Take an inventory of your current computer system hardware. If you don’t know how, talk to a local IT firm and have them evaluate it for you. Your computer should have all necessary software updates installed. Are your computers and server secure from being tampered with? You should have some sort of secure password system to protect your files from being deleted accidentally or on purpose by employees.
Do you even back up your company data on a regular basis, meaning daily? You should have an adequate backup system in place and it should be tested regularly. You need to restore data on a scheduled basis to ensure that your backups are functioning properly. If you are still using tape backups you need to replace your tapes regularly so they don’t wear out. External hard drives are an inexpensive option for backups instead of tapes.
Many dealerships back up their primary server but fail to backup individual workstations. This isn’t a problem if all users save all important files on the server hard drives rather than their local computers.
Is your accounting system fully integrated with all the departments in your dealership? It should be. Just as important as having a fully integrated system is the need to have the most recent version of that software which usually offers better stability, security and usability?
If you are already using integrated accounting software, you should be using everything the software offers to make your job easier. If you haven’t done it yet, print the reports offered in your software to see what information they can furnish to you to operate and manage your business better. When I ask dealership personnel if they have ever printed the reports that are available to track profitability, efficiency, write offs, etc., they almost always answer, “No.” Doesn’t it make sense to at least check what is available in your software system to help run your business?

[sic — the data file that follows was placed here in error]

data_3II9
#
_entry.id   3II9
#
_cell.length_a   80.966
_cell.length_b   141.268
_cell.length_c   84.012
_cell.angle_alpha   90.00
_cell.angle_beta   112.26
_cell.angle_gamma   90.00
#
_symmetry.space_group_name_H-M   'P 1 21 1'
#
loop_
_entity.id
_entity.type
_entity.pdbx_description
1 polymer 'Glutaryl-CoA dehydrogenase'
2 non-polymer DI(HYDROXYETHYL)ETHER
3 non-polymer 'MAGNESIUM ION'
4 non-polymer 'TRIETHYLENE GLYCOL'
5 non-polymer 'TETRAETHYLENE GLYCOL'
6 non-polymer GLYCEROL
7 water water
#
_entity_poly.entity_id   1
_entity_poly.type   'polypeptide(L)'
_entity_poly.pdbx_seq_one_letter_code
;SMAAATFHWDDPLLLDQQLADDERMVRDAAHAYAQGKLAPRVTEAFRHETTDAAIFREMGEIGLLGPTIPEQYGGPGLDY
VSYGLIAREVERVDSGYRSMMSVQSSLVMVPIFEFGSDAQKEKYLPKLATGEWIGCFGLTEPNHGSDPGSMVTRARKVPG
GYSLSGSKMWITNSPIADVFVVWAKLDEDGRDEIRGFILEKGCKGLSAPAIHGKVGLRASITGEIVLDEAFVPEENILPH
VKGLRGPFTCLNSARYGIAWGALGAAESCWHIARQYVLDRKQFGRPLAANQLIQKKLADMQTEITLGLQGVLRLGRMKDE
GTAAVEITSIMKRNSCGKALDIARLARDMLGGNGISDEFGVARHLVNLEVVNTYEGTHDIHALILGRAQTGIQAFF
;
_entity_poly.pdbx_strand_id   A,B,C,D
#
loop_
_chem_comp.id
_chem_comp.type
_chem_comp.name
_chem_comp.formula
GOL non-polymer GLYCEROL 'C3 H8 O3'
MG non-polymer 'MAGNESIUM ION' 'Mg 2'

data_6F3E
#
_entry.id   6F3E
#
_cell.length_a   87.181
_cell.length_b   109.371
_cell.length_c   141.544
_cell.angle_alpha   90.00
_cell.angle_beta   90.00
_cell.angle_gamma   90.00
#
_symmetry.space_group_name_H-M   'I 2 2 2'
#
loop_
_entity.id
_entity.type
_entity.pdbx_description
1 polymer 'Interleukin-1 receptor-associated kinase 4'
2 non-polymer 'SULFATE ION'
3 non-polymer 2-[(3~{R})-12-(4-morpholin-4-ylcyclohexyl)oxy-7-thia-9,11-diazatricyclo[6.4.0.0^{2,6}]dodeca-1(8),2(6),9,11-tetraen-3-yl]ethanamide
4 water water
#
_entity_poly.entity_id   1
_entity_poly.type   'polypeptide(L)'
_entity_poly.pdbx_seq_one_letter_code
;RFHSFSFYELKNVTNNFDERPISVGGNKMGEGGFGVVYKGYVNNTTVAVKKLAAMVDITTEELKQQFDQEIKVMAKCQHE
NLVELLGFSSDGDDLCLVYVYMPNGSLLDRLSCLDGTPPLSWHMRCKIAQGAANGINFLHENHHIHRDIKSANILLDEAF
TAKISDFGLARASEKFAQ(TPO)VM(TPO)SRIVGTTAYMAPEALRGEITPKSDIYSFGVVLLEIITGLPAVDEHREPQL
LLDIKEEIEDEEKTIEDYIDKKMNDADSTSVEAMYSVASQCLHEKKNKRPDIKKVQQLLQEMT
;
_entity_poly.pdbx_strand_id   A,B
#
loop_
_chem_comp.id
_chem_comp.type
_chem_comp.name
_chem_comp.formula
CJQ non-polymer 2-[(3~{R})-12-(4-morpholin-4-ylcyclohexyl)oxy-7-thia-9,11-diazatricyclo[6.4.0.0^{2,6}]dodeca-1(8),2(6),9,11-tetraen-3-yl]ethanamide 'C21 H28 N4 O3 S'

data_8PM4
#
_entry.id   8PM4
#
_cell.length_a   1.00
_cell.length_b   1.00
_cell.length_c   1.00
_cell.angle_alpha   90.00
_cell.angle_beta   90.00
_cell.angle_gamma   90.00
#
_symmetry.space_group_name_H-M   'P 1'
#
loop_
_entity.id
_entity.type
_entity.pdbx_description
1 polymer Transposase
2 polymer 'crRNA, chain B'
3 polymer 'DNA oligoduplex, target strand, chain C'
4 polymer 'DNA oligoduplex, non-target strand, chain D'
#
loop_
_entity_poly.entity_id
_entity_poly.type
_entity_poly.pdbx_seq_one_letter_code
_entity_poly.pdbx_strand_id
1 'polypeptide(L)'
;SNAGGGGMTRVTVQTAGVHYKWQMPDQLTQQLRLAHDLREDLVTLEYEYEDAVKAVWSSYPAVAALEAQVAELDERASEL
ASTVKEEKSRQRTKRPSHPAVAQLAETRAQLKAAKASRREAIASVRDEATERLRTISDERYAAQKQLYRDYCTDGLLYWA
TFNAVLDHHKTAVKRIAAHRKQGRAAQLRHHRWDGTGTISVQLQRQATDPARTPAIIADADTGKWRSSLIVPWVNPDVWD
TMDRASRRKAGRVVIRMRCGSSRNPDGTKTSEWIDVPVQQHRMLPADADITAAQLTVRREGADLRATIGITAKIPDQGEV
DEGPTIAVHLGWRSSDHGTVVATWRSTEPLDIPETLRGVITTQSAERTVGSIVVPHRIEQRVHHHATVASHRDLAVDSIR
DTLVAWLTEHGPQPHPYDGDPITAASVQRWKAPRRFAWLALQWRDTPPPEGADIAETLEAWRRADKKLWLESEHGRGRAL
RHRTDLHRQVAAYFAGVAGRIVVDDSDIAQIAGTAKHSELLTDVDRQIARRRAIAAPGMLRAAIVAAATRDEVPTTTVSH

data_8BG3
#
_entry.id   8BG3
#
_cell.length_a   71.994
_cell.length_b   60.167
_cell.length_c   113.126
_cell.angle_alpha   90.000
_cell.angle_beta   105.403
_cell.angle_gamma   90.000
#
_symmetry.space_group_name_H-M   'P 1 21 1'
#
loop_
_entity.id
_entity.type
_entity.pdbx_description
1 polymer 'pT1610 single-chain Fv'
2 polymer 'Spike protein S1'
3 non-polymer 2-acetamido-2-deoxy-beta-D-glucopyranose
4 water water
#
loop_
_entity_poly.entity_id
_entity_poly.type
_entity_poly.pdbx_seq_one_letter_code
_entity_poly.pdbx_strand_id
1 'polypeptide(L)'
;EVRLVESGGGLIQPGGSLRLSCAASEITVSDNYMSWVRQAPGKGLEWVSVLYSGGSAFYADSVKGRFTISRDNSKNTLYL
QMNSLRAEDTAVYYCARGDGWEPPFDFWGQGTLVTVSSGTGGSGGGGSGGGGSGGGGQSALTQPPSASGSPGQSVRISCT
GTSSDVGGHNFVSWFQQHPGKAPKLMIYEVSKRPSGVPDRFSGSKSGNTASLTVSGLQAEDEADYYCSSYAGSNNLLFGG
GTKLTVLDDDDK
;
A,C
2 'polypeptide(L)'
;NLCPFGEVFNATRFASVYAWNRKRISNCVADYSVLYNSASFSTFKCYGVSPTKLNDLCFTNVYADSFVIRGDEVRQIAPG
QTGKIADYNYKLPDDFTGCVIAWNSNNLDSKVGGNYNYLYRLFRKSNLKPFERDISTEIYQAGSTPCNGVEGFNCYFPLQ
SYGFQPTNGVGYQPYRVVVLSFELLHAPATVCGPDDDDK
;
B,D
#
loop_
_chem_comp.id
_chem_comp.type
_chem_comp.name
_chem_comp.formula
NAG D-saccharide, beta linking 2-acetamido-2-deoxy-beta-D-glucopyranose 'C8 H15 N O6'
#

If you are using Quickbooks or Peachtree for your general ledger, accounts payable and accounts receivable systems, is it integrated with the software you use to create your car deals? If yours is not integrated, check with your “car” software vendor to find what integration is available.
Most software is capable of exporting various reports and data to Excel and or Word. Sometimes it is much easier to export the data than to print it and enter it into a spreadsheet. If you don’t know if your software is capable of this, consult with the vendor to find out what is available to export or to copy and paste into Excel or Word. Once you export the data from your software system, do you know how to convert the data to an appropriate format to use it without having to re-enter it?
Have you considered scanning important documents into PDF files and archiving them so you can shred all the old paper files you have stored? Scanners are now fairly inexpensive and very easy to use. You can scan documents the same way you make copies. In fact, many copiers are capable of also scanning and saving the documents in various formats.
For example, you could scan car deals so you don’t have to keep all the paper upstairs in your attic, offsite or in a multitude of file cabinets. The files could be saved on your server by client name with secure access available only to authorized individuals.
Do you and your employees have a somewhat current version of Excel and Word? If you have it, make sure your employees know the basics of how to use them. If they don’t check into your local college or high school to see if classes are offered.
There are many things you can do in Excel or Word to improve productivity and speed up the information process you use in your dealership. We see many reports completed in dealerships manually that are reproduced each day, week or month using the same formats with just a change in the data. Yes, you can have errors in Excel when calculating totals and using various formulas, but if proofed and checked for accuracy the first time, you can hopefully eliminate the chance of manually totaling columns of numbers incorrectly. Look at all the reports you get each month and try to eliminate the manually prepared ones.
Hopefully, you’ll take the time to see how up to date you really are. Let me know if you are living in 2008.
Vol 5, Issue 9